Bombardier says it remains on track in the post-Grob era to certificate and put into service in 2013 its fastest, largest and most expensive Learjet model to date, the Learjet 85. The first clean-sheet Learjet design in more than a decade, the eight-passenger twinjet will also be the first all-composite business jet certificated under US Federal Aviation Administration Part 25 rules.
Grob Aerospace, the German composites specialist, had been on tap to design and test the business jet's structure as well as build prototypes and early production units. However, Bombardier parted ways with the company in September 2008 after Grob filed for insolvency, deciding instead to develop and build the prototypes on its own.
The new plan calls for the work to be divided among four facilities: Bombardier in Montreal will be responsible for the engineering detail design and structure certification, with help from Wichita's National Institute for Aviation Research, which will build structural test rigs and perform certification of the "pre-preg" composite materials. Bombardier's facility in Queretaro, Mexico will build the prototype and production fuselages, wings, horizontal stabilisers and electrical harnesses. The company's Wichita facility will take care of final assembly, painting and test-flight activities, as well as help Montreal with the design activities.
Along with selecting the composite materials for various components, Bombardier says it has also completed a "first pass" on the aircraft's weight and fuel volume, defined fuselage joint configurations, including the wing-fuselage joint, and has completed the wing geometry, stringer definition and joint and splices definition.
High-speed windtunnel tests have verified that the Pratt & Whitney Canada PW307B-powered aircraft should reach its targeted maximum cruise speed of M0.82, 1% faster than today's Learjet top speed of M0.81, says Learjet vice-president and general manager David Coleal. The aircraft's speed advantage will come from not only from the more powerful engines, but also from a new aerofoil design that Bombardier calls "fourth-generation supercritical".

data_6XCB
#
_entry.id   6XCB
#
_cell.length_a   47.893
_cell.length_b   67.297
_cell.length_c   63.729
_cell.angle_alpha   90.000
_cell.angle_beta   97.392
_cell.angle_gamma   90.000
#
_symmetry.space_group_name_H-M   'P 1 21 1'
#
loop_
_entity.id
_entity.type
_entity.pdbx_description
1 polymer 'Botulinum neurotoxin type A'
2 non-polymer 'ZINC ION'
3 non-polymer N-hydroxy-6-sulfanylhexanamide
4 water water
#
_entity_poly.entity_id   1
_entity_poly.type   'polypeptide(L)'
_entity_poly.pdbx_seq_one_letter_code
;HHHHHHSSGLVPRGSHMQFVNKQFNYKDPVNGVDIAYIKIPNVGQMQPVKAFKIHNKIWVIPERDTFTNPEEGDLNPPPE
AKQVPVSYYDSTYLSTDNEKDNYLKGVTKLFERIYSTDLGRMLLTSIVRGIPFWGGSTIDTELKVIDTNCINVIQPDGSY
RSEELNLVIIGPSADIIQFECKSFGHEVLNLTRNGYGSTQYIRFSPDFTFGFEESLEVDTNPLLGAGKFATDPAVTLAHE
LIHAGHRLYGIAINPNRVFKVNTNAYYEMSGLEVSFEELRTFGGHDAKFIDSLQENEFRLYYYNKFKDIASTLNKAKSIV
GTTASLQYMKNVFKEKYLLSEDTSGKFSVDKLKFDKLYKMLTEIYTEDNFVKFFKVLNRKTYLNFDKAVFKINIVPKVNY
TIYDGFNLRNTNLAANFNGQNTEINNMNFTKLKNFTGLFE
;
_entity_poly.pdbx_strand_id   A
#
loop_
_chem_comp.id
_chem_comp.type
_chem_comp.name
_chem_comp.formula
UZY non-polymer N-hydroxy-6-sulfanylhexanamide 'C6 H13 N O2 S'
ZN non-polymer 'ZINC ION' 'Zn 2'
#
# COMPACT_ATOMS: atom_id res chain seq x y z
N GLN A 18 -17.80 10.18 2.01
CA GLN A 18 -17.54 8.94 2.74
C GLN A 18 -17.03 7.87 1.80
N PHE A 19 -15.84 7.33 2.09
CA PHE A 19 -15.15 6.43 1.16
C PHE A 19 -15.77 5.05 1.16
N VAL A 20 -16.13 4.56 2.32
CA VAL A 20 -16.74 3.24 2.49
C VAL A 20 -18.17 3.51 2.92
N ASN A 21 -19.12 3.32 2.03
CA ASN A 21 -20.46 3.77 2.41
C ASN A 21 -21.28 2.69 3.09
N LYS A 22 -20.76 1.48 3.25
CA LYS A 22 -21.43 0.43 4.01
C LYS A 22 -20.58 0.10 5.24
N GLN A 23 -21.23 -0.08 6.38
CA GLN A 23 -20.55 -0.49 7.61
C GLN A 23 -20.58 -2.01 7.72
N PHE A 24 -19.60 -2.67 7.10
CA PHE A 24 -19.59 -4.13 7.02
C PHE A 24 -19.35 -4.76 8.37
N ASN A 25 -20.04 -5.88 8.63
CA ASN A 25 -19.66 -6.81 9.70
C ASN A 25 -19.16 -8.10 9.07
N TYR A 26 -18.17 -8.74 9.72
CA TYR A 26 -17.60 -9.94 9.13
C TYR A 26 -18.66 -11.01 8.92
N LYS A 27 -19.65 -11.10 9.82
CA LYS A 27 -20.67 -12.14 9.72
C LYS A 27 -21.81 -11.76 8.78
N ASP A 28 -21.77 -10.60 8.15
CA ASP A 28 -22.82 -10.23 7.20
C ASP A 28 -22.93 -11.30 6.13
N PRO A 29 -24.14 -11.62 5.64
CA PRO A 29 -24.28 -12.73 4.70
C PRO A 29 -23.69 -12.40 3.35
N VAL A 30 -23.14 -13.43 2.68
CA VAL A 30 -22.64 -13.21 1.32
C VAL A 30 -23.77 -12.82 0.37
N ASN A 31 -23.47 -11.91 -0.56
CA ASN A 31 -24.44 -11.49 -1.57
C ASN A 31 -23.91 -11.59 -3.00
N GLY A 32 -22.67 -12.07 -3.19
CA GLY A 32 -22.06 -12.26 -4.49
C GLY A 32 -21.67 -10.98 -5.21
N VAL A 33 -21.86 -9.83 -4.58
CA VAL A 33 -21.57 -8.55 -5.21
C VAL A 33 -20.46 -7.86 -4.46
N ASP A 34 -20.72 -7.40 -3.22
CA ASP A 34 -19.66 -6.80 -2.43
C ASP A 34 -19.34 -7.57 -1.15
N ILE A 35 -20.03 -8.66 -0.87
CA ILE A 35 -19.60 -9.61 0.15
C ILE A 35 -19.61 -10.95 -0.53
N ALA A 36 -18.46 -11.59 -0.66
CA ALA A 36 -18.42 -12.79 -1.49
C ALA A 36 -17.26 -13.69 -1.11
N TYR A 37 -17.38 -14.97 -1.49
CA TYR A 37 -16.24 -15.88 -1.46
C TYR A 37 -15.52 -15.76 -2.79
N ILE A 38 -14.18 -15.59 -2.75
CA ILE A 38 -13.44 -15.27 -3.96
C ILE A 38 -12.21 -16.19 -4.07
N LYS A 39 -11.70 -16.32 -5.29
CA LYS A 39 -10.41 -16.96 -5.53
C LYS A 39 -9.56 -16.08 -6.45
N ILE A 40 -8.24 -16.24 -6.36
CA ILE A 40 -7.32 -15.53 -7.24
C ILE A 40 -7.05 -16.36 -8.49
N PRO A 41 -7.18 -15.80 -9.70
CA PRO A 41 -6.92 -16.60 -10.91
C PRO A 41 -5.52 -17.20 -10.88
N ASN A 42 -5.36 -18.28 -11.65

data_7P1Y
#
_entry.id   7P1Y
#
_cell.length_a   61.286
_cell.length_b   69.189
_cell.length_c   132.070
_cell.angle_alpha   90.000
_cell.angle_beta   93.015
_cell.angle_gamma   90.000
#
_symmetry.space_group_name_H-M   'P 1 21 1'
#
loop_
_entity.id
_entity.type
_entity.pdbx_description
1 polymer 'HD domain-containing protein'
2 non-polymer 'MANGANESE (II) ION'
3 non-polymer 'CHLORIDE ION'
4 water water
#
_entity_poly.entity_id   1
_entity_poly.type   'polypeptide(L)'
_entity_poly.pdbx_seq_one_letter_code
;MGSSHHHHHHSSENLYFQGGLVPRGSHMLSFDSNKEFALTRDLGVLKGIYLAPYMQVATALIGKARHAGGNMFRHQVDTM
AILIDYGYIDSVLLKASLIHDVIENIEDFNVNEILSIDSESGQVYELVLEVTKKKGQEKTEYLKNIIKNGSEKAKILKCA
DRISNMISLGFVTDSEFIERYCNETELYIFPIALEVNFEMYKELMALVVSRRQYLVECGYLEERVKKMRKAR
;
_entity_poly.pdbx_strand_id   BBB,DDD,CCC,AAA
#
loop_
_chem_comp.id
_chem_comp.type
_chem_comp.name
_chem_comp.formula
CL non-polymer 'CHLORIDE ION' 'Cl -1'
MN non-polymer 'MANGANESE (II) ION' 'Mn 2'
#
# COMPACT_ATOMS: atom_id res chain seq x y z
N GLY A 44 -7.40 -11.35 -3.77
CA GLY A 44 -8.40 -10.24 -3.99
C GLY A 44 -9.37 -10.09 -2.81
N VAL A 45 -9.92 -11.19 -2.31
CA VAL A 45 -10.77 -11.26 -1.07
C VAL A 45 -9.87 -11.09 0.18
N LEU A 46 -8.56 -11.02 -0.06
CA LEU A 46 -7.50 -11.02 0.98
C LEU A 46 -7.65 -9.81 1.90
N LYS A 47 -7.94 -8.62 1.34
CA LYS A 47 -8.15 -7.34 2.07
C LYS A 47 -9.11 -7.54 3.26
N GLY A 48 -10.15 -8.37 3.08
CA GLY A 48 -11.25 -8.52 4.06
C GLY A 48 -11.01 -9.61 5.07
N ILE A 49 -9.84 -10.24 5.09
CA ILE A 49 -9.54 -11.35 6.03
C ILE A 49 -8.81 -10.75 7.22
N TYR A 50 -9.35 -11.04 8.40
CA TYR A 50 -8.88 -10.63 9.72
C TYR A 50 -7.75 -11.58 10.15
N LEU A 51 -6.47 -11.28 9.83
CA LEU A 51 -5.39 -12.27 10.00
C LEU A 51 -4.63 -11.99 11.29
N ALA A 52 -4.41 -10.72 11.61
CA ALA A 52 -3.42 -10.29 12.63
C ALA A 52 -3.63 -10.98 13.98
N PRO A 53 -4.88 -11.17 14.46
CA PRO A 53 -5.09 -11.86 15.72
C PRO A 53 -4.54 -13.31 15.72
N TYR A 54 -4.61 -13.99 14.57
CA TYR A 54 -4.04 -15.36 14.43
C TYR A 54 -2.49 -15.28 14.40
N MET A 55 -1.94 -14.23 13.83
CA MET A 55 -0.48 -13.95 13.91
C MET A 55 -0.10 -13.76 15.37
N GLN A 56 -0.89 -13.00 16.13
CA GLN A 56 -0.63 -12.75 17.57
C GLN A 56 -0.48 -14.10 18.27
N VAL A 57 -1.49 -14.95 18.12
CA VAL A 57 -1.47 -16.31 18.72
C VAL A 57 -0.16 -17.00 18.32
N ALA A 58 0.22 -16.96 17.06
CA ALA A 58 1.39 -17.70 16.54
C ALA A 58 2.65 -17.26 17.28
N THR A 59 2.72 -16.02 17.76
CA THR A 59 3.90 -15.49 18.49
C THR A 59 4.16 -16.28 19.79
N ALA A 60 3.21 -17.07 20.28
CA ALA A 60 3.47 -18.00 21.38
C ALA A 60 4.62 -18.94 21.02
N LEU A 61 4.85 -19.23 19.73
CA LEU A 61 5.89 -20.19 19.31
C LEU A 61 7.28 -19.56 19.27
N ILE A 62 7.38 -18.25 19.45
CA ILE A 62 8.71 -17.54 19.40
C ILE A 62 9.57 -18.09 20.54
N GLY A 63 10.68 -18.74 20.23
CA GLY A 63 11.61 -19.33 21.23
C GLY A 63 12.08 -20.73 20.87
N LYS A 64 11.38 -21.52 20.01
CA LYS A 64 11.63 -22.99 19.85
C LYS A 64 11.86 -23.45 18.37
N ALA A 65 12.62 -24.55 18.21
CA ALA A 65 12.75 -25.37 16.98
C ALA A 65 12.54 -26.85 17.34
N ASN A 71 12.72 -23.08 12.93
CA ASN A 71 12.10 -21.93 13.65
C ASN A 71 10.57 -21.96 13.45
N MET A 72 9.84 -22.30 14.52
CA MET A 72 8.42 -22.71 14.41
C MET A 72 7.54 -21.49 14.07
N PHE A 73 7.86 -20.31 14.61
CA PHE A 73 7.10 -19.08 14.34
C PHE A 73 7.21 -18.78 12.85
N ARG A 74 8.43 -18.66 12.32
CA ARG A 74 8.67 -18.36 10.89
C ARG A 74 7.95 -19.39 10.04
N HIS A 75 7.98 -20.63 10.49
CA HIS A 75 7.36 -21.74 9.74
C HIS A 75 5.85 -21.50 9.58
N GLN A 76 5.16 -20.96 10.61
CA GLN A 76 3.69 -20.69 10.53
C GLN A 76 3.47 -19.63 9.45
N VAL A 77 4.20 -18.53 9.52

The wing itself has a span of 18.75m (61.5ft), 40% longer than the Learjet 60XR's wing, and will have greater sweep. Each side will have two Fowler flaps, two spoilers, partially used for roll control, and no slats. Coleal says the aerofoil design is similar to that of the Challenger 300, but "refined" by results from computational flow dynamics results and windtunnel testing. Coleal says engineers have also completed the design of removable winglets that are more curved, or blended, compared with the winglets on today's models.
For icing protection Bombardier plans to use engine bleed air for the wing leading edges, but will move to electro-magnetic expulsion de-icing system (EMEDS) built by New York state-based Cox for the horizontal stabiliser, the first application of EMEDS for Bombardier.
In the cockpit, the company is considering whether to make enhanced vision and head-up displays available as optional equipment for the Rockwell Collins Pro Line Fusion-based avionics suite, features that could allow operators to qualify for lower approach minimums.
Bombardier had considered moving to fly-by-wire design and side-stick controller for the Learjet 85, but prompted by customer input, selected a traditional control yoke and control cables, although brake-by-wire will be included. "If you're a Learjet owner, you really like the rock-and-roll ride," says Bombardier's Ralph Acs, vice-president for the Learjet 85 programme.
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